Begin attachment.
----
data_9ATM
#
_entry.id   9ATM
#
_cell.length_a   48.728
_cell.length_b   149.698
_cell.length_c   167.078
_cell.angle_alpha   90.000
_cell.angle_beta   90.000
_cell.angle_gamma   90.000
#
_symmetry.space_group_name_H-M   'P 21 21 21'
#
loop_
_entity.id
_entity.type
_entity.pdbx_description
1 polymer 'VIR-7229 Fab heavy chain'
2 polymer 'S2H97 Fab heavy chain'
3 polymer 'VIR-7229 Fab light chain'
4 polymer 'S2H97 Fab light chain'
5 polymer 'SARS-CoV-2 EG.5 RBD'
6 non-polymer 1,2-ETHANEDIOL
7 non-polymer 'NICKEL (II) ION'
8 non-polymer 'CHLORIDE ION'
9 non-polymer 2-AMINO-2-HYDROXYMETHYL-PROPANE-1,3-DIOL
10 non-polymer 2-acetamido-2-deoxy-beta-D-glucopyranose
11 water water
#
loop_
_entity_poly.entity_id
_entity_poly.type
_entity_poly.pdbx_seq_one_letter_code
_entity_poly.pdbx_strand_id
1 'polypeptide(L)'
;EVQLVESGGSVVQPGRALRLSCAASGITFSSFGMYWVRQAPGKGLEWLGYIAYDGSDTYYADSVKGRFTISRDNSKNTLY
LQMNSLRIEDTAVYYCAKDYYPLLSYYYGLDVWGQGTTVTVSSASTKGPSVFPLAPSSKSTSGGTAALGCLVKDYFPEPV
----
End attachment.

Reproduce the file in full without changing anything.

data_9ATM
#
_entry.id   9ATM
#
_cell.length_a   48.728
_cell.length_b   149.698
_cell.length_c   167.078
_cell.angle_alpha   90.000
_cell.angle_beta   90.000
_cell.angle_gamma   90.000
#
_symmetry.space_group_name_H-M   'P 21 21 21'
#
loop_
_entity.id
_entity.type
_entity.pdbx_description
1 polymer 'VIR-7229 Fab heavy chain'
2 polymer 'S2H97 Fab heavy chain'
3 polymer 'VIR-7229 Fab light chain'
4 polymer 'S2H97 Fab light chain'
5 polymer 'SARS-CoV-2 EG.5 RBD'
6 non-polymer 1,2-ETHANEDIOL
7 non-polymer 'NICKEL (II) ION'
8 non-polymer 'CHLORIDE ION'
9 non-polymer 2-AMINO-2-HYDROXYMETHYL-PROPANE-1,3-DIOL
10 non-polymer 2-acetamido-2-deoxy-beta-D-glucopyranose
11 water water
#
loop_
_entity_poly.entity_id
_entity_poly.type
_entity_poly.pdbx_seq_one_letter_code
_entity_poly.pdbx_strand_id
1 'polypeptide(L)'
;EVQLVESGGSVVQPGRALRLSCAASGITFSSFGMYWVRQAPGKGLEWLGYIAYDGSDTYYADSVKGRFTISRDNSKNTLY
LQMNSLRIEDTAVYYCAKDYYPLLSYYYGLDVWGQGTTVTVSSASTKGPSVFPLAPSSKSTSGGTAALGCLVKDYFPEPV